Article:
Is Berkeley going to hand out master's degrees in -- no, I can't say it

12/01/2007 12:00 AM

12/01/2007 3:15 AM

It takes good grades, dedication and smarts to get into the University of California at Berkeley -- the top-rated public university in the world. So, as a parent, I was happy when one of my kids made it. She would mingle with Nobel laureates; meet great thinkers; get to know men and women who have shaped governments and defined quarks.

Naturally, I was a little leery, too. It is, after all, "Berzerkley" -- where Tree People live aloft near the football stadium and at Peoples Park; where the Naked Man once roamed, and where protests occur daily at Sather Gate. And what exactly is a Ninja Battle Flash Mob?

We worry about sending our 18-year-old valley kids into such a milieu. But we are comforted knowing they will be protected (at least nominally) by the university. School officials aren't baby sitters, but they will provide food, lodging and even emotional support -- if paid enough. Maybe they'll even disburse the advice that distance prevents parents from providing.

Advice? You know, the usual stuff: Get some sleep, study hard, masturbate properly.

Whoa. Back up. No, that's not a misprint. Posted on the walls and bathrooms of one large dormitory complex a couple of weeks ago were bright yellow fliers extolling the virtues of "revving the engine" -- the mildest euphemism it used for describing "self love."

"Health Tip No. 12" even included instructions, remedial help for those who haven't figured it out by the age of 18. (Did we mention these kids are supposed to be smart?)

On the front of the flier were listed "Reasons to masturbate," such as it being a "good pick- me-up;" and "it's less embarrassing if you call out the wrong name."

Whoever wrote this flier had fun, in a self- absorbed way, explaining the history of masturbation and dispelling that old rumor about blindness. Requisite for a college paper, it cited a study, this one purporting to show ultrasound images of fetuses touching their genitals. Being fair, it noted that people such as Sylvester Graham (cracker), John Kellogg (corn flakes) and Sigmund Freud (psycho) all had negative things to say about masturbation. Clearly, they were wrong.

Health Tip No. 12 gave two thumbs up for hosting a party of one.

I'm all for the university giving students a helping hand, but there was something bothersome about this flier. It wasn't the subject matter. It's possible that some brainiac kid has never found the time to develop a specific technique, or perhaps some young adults labor under the assumption that masturbation is immoral. What troubled me was the thought that people were paid to provide these, uh, tips.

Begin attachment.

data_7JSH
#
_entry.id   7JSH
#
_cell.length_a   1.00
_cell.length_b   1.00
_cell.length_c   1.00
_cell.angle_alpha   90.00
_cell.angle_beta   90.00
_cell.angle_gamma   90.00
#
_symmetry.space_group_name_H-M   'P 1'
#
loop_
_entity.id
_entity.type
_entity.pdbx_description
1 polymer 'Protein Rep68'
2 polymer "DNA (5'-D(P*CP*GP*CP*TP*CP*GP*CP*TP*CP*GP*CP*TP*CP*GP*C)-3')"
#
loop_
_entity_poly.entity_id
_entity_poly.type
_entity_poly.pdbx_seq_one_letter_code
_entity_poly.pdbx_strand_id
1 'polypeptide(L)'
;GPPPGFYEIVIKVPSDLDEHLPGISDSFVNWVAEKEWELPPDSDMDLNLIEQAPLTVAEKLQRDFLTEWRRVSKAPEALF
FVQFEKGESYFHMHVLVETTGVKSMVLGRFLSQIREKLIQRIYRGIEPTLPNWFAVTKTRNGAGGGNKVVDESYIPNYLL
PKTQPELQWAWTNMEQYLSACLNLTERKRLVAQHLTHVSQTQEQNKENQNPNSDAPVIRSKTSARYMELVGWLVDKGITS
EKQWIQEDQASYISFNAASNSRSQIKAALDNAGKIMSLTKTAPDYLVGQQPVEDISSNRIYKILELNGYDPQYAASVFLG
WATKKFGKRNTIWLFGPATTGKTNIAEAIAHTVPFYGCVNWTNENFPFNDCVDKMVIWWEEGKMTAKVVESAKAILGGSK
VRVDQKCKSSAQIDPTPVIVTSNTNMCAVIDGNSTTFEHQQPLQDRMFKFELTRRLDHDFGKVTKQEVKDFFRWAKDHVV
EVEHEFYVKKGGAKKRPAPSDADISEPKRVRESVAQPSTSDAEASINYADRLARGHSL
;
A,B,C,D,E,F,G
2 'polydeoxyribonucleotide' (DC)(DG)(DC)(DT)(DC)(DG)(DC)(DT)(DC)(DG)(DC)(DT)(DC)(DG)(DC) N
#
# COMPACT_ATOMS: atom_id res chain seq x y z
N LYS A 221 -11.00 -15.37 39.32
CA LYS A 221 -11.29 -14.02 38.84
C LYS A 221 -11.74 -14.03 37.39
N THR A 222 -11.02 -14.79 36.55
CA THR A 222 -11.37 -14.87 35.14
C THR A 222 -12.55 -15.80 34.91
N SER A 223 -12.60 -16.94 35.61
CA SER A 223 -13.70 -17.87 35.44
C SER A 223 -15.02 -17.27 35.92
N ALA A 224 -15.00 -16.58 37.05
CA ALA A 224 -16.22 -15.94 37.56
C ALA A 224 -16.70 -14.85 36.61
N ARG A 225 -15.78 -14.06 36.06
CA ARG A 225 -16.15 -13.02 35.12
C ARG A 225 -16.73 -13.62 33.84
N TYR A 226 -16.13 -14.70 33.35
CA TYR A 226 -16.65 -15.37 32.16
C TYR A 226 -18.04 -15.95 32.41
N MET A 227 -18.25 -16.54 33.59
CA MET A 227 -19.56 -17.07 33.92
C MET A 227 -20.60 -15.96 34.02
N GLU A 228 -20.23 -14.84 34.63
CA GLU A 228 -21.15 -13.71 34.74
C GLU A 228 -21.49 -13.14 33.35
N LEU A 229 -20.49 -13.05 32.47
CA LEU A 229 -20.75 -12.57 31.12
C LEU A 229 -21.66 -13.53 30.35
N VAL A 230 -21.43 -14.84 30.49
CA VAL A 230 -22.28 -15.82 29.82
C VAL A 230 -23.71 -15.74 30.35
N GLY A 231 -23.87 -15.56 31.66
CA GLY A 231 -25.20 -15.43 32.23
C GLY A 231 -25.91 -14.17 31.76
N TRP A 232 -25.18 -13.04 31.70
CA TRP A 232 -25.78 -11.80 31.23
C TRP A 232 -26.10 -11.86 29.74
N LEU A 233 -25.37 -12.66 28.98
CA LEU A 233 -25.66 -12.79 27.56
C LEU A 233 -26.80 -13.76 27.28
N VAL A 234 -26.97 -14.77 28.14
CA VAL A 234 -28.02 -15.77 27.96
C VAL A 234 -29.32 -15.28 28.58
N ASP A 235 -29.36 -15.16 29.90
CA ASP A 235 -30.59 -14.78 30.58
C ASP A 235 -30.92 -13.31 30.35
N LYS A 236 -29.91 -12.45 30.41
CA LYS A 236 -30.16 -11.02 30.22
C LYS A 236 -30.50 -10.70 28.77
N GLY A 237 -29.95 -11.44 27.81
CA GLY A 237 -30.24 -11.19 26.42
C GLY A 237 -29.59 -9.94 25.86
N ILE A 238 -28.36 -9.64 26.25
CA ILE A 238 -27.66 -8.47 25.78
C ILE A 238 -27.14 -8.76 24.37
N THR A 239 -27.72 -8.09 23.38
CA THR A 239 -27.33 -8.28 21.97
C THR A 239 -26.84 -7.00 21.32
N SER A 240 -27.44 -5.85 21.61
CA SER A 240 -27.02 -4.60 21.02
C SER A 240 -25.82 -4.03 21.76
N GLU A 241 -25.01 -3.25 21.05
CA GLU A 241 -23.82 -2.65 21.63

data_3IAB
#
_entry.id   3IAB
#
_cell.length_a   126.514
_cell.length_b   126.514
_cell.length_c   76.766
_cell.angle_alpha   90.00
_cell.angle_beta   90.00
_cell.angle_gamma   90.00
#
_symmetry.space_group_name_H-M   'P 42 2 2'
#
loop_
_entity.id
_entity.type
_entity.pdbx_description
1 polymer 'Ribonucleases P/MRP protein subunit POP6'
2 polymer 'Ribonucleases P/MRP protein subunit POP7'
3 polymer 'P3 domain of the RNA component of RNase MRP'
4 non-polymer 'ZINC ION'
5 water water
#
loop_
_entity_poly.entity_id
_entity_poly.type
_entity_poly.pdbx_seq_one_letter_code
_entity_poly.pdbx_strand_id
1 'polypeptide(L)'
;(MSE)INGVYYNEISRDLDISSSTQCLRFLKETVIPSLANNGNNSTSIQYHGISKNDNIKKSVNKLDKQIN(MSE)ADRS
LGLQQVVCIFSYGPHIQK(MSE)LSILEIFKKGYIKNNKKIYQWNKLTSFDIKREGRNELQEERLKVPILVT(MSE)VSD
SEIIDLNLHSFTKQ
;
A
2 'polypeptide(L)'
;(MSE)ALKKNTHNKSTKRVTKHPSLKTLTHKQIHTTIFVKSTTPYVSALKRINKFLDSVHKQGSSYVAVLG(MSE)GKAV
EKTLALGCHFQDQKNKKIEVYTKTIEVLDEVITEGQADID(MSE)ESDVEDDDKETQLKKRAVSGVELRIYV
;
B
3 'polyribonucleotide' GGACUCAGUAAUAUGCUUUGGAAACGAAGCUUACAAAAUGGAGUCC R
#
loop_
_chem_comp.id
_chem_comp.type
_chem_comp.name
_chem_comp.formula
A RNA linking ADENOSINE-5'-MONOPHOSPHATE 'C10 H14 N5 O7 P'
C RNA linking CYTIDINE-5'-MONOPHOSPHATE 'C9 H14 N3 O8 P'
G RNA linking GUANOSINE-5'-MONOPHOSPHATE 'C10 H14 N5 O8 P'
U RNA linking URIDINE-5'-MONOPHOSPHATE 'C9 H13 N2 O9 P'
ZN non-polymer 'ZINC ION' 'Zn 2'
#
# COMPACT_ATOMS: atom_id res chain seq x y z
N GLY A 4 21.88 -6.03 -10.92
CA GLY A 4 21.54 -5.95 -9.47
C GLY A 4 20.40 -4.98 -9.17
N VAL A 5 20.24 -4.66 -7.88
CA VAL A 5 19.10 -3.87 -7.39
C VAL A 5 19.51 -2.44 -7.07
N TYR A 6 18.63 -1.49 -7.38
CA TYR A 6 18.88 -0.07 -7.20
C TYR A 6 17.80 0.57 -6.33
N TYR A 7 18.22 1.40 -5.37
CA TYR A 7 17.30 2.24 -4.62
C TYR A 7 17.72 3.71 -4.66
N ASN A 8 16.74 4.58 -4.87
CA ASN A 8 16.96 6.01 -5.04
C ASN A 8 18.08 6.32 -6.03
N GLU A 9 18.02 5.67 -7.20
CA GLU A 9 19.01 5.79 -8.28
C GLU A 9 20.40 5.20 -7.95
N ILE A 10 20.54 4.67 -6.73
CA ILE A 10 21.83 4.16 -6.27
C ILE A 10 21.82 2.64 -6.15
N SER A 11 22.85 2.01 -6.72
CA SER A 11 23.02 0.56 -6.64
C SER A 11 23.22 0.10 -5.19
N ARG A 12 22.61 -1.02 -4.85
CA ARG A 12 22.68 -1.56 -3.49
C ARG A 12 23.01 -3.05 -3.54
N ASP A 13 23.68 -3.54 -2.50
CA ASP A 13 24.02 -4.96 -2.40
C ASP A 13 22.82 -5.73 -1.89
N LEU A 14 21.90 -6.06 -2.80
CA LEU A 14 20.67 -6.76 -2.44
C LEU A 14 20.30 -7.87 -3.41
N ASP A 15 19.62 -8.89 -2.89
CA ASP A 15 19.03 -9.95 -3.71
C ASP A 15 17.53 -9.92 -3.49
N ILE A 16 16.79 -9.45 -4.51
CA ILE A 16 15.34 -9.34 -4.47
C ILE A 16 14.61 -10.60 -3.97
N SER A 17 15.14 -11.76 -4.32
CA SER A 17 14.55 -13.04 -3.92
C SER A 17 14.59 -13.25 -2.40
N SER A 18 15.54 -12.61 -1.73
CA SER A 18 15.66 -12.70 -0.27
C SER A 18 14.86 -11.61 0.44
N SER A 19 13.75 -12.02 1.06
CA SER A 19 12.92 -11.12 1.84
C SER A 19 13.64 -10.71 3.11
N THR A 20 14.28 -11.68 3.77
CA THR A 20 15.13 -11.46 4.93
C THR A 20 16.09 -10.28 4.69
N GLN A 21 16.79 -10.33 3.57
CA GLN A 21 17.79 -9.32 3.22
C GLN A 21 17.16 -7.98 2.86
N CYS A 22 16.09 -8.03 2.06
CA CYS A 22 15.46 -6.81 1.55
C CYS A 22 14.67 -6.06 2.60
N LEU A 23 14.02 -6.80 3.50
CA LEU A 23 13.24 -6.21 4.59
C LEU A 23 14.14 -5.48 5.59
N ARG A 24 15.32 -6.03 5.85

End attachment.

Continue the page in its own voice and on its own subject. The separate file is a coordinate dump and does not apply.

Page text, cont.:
What really revved my engine was knowing that UC's administrators -- the folks who feel this handy-dandy, single-sheet road map to "good health" is needed -- are asking for a 7-percent increase in tuition. Why? To give these self-loving adminstrators a raise. Facing higher tuition payments elevates my stress level.

So I called Cathy Kodama, who was raised in Modesto and is the director of University Health Services. She advised me to relax. Each of Berkeley's 75 dorms and fraternity and sorority houses has an unpaid student health worker. They create and post these tips. The total budget for all 75 is around $2,000 -- clearly a bargain at Berkeley. And while it's true that few students really need remedial help with this activity, such a flier could make it more comfortable for them to broach other, more difficult and important, subjects with health workers, such as date rape, drug use and abuse.

Her explanation made sense. Besides, Health Tip No. 12 is gone. A new flier has been posted ... urging students to attend "Sex Night."

Dunbar is the associate editor of The Bee. E-mail him at mdunbar@modbee.com or call 209 578-2325.

Editor's Choice Videos

Join the Discussion

The Modesto Bee is pleased to provide this opportunity to share information, experiences and observations about what's in the news. Some of the comments may be reprinted elsewhere on the site or in the newspaper. We encourage lively, open debate on the issues of the day, and ask that you refrain from profanity, hate speech, personal comments and remarks that are off point. Thank you for taking the time to offer your thoughts.

Terms of Service